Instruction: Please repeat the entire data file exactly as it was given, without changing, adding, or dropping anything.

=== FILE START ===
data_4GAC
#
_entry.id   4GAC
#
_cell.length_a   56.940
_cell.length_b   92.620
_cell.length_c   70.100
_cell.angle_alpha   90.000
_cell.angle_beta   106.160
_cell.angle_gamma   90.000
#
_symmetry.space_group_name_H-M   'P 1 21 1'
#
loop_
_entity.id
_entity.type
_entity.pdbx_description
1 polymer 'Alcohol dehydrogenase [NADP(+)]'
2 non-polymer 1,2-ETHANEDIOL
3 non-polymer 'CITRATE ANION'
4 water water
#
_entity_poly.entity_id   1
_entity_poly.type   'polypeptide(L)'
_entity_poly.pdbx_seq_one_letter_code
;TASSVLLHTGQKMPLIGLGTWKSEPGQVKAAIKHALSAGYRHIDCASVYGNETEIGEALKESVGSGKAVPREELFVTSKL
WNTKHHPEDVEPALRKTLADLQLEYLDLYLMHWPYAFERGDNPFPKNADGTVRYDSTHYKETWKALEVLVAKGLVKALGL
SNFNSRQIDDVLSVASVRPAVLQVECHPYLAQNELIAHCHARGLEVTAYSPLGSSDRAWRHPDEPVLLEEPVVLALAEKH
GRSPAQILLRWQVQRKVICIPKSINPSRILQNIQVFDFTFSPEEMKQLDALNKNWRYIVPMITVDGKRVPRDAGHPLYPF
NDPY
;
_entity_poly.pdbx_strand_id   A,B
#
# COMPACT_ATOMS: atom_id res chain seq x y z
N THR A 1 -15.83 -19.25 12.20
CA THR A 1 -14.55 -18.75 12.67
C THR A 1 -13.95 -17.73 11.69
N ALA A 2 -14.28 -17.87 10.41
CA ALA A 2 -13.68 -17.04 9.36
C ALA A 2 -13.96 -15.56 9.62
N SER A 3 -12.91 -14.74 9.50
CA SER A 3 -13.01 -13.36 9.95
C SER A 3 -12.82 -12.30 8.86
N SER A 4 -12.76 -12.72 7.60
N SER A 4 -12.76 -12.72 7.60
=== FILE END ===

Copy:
data_4GAC
#
_entry.id   4GAC
#
_cell.length_a   56.940
_cell.length_b   92.620
_cell.length_c   70.100
_cell.angle_alpha   90.000
_cell.angle_beta   106.160
_cell.angle_gamma   90.000
#
_symmetry.space_group_name_H-M   'P 1 21 1'
#
loop_
_entity.id
_entity.type
_entity.pdbx_description
1 polymer 'Alcohol dehydrogenase [NADP(+)]'
2 non-polymer 1,2-ETHANEDIOL
3 non-polymer 'CITRATE ANION'
4 water water
#
_entity_poly.entity_id   1
_entity_poly.type   'polypeptide(L)'
_entity_poly.pdbx_seq_one_letter_code
;TASSVLLHTGQKMPLIGLGTWKSEPGQVKAAIKHALSAGYRHIDCASVYGNETEIGEALKESVGSGKAVPREELFVTSKL
WNTKHHPEDVEPALRKTLADLQLEYLDLYLMHWPYAFERGDNPFPKNADGTVRYDSTHYKETWKALEVLVAKGLVKALGL
SNFNSRQIDDVLSVASVRPAVLQVECHPYLAQNELIAHCHARGLEVTAYSPLGSSDRAWRHPDEPVLLEEPVVLALAEKH
GRSPAQILLRWQVQRKVICIPKSINPSRILQNIQVFDFTFSPEEMKQLDALNKNWRYIVPMITVDGKRVPRDAGHPLYPF
NDPY
;
_entity_poly.pdbx_strand_id   A,B
#
# COMPACT_ATOMS: atom_id res chain seq x y z
N THR A 1 -15.83 -19.25 12.20
CA THR A 1 -14.55 -18.75 12.67
C THR A 1 -13.95 -17.73 11.69
N ALA A 2 -14.28 -17.87 10.41
CA ALA A 2 -13.68 -17.04 9.36
C ALA A 2 -13.96 -15.56 9.62
N SER A 3 -12.91 -14.74 9.50
CA SER A 3 -13.01 -13.36 9.95
C SER A 3 -12.82 -12.30 8.86
N SER A 4 -12.76 -12.72 7.60
N SER A 4 -12.76 -12.72 7.60